How localization makes games enjoyable for everyone, everywhere
Localization is a word for a number of processes all to do with ensuring a game is ready for a specific local market. This includes everything from creating a translation that stays faithful to the originally intended meaning, to cutting and amending content in line with different countries’ laws. The Yakuza series’ great localization is an important factor in its success, and so I asked localization producer Scott Strichart about the pitfalls of his job.
In order to localize a game correctly you need to have two things: Text and context. As with any big creative project on a schedule, you unfortunately don’t necessarily get both at the same time.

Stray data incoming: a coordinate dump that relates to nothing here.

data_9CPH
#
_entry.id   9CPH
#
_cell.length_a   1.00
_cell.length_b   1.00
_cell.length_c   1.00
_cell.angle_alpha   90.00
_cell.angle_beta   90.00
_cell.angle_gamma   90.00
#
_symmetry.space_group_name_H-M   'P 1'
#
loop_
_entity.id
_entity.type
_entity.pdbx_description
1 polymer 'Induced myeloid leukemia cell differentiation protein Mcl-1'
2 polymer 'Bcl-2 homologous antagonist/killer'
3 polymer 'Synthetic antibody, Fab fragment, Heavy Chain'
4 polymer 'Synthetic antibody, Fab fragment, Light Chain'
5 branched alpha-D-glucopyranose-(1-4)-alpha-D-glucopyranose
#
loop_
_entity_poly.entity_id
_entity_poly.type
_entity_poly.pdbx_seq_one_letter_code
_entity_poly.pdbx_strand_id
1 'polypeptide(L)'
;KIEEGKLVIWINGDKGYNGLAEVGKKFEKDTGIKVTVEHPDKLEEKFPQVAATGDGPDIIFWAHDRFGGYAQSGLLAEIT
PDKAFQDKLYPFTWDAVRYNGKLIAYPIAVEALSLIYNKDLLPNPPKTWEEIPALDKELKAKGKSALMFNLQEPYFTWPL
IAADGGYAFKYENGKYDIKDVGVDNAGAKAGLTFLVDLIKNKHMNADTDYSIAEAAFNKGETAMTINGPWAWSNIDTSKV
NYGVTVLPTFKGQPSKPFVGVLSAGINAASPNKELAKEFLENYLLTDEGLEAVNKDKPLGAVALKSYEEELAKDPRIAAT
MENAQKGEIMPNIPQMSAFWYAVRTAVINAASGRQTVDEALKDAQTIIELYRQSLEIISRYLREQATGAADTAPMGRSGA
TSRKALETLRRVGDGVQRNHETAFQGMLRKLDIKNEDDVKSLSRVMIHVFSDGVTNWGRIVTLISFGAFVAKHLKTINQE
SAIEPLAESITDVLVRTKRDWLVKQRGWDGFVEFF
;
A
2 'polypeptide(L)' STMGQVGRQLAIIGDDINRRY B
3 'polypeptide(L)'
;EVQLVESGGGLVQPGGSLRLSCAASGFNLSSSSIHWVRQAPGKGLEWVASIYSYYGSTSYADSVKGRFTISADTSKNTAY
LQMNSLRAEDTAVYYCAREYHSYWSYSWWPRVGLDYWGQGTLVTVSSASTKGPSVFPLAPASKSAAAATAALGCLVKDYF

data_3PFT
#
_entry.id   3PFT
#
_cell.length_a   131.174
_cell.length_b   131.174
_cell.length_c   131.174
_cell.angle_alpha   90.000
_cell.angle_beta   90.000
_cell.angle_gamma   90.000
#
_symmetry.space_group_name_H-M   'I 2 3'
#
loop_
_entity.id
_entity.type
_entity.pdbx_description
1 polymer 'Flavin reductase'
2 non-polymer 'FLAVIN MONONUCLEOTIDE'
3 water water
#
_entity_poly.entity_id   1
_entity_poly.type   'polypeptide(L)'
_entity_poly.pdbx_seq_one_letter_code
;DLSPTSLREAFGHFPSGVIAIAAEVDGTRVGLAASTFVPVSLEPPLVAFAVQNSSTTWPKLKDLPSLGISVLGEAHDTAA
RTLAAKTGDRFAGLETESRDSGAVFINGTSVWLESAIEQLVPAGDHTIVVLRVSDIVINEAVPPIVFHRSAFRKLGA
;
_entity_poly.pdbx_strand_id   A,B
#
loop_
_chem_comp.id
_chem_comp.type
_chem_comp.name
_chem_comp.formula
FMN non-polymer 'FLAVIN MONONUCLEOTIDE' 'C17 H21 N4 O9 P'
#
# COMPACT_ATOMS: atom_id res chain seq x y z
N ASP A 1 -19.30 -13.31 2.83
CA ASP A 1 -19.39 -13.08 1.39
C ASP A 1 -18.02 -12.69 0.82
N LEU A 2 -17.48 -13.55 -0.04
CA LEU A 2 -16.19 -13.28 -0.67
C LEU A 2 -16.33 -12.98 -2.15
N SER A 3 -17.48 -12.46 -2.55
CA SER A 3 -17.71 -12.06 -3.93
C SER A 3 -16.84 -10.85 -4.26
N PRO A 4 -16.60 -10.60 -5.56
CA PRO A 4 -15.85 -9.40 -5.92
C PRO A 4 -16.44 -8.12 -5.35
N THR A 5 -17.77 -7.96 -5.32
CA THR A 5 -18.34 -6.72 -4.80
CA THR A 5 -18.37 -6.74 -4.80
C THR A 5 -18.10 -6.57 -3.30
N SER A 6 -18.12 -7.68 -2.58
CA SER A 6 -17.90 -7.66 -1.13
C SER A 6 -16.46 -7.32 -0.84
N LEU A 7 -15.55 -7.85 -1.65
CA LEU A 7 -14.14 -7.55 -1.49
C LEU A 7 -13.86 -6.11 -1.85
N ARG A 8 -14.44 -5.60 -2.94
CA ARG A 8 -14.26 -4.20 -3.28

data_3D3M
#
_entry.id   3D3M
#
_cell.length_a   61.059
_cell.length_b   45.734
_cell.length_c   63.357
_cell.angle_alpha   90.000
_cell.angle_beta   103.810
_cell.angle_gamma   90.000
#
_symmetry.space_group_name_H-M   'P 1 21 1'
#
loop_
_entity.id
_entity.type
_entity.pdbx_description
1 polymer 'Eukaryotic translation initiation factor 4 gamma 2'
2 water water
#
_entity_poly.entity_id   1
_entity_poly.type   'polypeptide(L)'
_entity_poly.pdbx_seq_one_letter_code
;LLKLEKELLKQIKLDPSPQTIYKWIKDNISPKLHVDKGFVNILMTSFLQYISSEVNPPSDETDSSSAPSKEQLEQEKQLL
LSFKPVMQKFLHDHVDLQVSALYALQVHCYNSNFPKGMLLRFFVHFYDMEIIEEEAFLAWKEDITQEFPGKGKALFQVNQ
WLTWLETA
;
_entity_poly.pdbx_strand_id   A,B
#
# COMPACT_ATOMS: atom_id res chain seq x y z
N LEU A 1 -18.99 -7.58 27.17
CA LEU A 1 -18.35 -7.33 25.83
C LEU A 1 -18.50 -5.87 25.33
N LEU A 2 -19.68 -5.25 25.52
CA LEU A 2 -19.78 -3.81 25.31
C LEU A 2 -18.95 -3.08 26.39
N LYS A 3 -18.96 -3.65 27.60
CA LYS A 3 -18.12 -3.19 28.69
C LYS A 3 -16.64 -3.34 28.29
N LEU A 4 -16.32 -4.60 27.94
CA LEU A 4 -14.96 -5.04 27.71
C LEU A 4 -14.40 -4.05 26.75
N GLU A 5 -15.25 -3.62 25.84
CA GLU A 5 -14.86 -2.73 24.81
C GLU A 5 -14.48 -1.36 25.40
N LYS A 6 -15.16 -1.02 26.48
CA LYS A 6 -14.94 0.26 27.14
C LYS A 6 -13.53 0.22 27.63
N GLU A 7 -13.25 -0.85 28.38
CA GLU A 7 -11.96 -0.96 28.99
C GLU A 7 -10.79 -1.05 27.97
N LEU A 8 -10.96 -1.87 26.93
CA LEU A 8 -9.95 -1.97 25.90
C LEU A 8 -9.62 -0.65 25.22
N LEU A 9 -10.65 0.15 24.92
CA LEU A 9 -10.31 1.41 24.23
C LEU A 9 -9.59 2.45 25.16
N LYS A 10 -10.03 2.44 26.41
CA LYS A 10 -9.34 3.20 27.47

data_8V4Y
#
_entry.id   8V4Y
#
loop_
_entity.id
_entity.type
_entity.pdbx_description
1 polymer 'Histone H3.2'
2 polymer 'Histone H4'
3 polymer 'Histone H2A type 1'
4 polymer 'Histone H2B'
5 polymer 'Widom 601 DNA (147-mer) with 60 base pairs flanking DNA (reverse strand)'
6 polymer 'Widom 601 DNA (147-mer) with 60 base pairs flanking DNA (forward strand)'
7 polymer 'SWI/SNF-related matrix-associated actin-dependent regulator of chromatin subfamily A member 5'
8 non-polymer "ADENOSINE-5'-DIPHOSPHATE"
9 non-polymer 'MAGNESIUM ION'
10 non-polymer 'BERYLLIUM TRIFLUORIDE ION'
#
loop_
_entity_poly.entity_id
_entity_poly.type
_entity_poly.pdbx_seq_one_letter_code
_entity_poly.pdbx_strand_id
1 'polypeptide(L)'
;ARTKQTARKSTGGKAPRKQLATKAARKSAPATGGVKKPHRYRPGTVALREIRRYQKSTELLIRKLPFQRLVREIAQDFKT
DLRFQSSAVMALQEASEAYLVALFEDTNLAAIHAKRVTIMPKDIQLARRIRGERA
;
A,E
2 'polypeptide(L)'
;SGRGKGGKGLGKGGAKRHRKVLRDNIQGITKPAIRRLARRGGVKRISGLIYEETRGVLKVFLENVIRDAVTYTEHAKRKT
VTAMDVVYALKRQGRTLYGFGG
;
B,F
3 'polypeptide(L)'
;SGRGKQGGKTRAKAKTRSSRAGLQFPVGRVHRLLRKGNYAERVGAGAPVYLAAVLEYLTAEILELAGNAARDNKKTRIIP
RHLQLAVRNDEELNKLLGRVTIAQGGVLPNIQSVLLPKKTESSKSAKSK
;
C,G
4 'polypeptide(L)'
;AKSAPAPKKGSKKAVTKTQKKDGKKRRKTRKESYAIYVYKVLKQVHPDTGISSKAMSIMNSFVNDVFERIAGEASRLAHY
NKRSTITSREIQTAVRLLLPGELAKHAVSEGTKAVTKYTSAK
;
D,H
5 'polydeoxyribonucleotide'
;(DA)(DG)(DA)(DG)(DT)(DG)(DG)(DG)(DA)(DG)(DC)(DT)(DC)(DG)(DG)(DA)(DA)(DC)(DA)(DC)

“Until recently, we’d never started localization prior to the game being done in Japan, which was amazing, because we could just boot up every scene, every substory, every movie right in game,” Strichart says. I imagine him wistfully staring off into the distance.
To finish everything on time, localization now often begins before the original text is even finalized. In some cases Strichart and his team make educated guesses at who is talking to whom, how far away speakers are from each other and sometimes even their gender, the latter of which the form of address in Japanese can help with.
“Once a particular scene comes online, we’re able to check it out and adjust accordingly … It’ll be an ongoing process to smooth this out with [developer Ryu ga Gotoku Studios], but I’m committed to doing that.” Strichart, who took up his current position prior to the release of Yakuza 0, is an enthusiastic spokesperson for localization with an apparent love for language.
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